That is the bleak warning contained in The Insurance Report from Swiss Re published this month.
The annual report says that at the end of 2006 there were 42,641 death benefit schemes and 19,065 income protection schemes in force, respectively 0.7 and 2.2 per cent fewer than in 2005. While schemes are getting larger, the report points to concern that intermediaries spend too much time rebroking and recycling existing plans rather than getting positive messages about group risk out to a wider audience.
The report, which carries out market research as well as taking opinions from across the industry on an anonymous basis to allow greater freedom of expression, found uncertainty around age discrimination regulations as one of the biggest concerns in the market. The research found only 30 per cent of employers understand the implications of age discrimination legislation for their business and employee benefits.
The consequences could be even more destructive for in-force cover than for any other. Scheme loss could accelerate as employer awareness grows, concludes the report. Increased pressure on the sector is expected if the default age of 65 is abolished altogether in 2011, as widely predicted.
Disability cover is the biggest issue, with one adviser interviewee saying one client, an established City bank with a very paternal outlook, was horrified that increasing cover to age 70 could increase their premiums by over 80 per cent, and indicated that it would not pay that.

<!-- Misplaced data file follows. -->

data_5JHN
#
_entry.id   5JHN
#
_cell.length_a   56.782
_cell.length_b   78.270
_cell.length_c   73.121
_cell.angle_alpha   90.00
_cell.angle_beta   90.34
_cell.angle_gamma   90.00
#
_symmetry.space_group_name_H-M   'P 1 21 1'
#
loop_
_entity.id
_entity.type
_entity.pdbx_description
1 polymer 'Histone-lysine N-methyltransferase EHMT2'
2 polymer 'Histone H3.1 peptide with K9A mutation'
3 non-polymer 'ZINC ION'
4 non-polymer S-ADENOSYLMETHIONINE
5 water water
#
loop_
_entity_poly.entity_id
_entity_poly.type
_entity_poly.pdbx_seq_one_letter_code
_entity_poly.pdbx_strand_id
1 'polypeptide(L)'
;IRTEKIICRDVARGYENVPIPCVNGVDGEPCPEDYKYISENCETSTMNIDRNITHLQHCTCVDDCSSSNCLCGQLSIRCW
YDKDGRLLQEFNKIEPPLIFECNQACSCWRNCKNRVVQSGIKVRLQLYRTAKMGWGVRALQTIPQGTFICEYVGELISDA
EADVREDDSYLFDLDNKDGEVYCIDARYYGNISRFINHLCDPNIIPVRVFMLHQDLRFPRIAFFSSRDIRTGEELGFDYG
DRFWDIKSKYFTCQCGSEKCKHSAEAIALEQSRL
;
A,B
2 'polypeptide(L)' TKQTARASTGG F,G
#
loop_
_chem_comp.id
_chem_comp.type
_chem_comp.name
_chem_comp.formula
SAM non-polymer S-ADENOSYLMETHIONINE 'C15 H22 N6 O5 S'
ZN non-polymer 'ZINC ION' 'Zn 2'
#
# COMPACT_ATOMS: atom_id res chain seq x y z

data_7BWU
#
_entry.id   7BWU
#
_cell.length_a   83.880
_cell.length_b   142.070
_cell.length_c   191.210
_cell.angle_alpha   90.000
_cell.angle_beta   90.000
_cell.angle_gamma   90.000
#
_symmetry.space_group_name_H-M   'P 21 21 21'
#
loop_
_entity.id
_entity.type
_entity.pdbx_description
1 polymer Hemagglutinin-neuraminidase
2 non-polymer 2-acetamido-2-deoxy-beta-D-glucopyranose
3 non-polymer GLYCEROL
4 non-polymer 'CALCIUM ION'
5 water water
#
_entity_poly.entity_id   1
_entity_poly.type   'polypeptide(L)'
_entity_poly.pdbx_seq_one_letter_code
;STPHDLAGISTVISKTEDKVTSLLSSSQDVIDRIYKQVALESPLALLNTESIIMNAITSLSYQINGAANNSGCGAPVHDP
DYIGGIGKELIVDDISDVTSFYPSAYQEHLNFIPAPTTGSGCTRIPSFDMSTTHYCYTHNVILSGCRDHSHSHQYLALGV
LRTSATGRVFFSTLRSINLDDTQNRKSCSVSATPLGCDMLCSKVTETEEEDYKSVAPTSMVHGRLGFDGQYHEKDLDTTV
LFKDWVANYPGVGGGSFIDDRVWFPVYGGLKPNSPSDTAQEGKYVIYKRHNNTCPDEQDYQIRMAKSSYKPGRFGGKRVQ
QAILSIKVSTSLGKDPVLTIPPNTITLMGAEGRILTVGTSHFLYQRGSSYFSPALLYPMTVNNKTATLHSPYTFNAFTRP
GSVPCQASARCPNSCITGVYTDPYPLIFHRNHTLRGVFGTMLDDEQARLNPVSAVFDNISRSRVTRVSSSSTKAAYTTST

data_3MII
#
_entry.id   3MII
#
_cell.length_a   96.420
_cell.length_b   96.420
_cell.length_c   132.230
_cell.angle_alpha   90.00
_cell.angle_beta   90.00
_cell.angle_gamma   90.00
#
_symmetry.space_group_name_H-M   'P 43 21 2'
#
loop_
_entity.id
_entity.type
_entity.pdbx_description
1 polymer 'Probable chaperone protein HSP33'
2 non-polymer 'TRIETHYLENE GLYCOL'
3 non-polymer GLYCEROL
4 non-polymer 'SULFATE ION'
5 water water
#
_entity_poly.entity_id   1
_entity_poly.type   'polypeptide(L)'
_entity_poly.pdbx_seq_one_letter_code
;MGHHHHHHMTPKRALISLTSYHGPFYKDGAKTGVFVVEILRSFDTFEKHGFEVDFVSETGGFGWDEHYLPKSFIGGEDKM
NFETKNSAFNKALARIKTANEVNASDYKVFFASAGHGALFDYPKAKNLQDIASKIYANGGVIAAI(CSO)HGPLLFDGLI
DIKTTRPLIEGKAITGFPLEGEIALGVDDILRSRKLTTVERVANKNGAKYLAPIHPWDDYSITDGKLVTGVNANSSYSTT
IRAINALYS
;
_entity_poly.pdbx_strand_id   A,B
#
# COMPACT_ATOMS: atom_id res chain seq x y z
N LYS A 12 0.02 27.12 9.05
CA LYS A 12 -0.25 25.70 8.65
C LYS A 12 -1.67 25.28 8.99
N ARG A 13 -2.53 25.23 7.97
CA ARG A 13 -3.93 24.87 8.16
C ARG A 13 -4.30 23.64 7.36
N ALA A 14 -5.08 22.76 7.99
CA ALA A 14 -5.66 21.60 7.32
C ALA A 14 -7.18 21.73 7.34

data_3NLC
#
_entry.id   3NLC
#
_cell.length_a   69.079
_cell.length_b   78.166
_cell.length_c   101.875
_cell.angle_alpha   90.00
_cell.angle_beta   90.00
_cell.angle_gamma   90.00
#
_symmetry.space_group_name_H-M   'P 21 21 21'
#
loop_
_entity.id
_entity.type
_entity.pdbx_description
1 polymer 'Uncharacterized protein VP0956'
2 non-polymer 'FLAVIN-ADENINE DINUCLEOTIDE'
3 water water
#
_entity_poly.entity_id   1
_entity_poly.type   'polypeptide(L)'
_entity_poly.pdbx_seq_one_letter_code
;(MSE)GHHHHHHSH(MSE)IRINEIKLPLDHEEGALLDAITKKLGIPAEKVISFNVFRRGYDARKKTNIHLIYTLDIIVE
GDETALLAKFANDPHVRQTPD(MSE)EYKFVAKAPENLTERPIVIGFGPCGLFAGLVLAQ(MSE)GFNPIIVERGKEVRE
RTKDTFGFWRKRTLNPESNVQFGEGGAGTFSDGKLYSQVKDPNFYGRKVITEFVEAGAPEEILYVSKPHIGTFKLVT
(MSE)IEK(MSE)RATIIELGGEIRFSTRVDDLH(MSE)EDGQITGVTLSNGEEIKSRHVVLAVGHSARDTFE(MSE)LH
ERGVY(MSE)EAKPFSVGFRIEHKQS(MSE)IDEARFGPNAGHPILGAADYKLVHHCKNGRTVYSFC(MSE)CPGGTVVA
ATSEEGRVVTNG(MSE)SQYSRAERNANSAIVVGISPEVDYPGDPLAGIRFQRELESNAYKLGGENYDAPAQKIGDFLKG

The Swiss Re report also finds that the wide choices of more tangible benefits offered through flexible benefits schemes could lead to group risk products being overlooked in favour of more immediately gratifying benefits. It predicts that group risk products could go the way of staff mortgages and defined benefits unless they are able to respond to changes in market mood. The arrival of personal accounts in 2012 could also put pressure on group risk benefits as some firms level down their pension schemes to the cheaper state-sponsored offering.
Ron Wheatcroft, technical manager at Swiss Re and report co-author says: “Unless the group risk industry acts quickly to promote the protection benefits if offers, perhaps within a wider campaign to raise awareness of benefits generally, it runs the risk of becoming a minority part of the market, with flexible benefits being a bigger contributor to a market decline than any regulatory changes as core cover is trimmed away.
“The employee benefit sector is highly important in providing insurance protection to UK plc. We need to ensure that the benefits provided are communicated more effectively to employees, employers and wider stakeholders if the sector is to avoid a long hard road ahead.”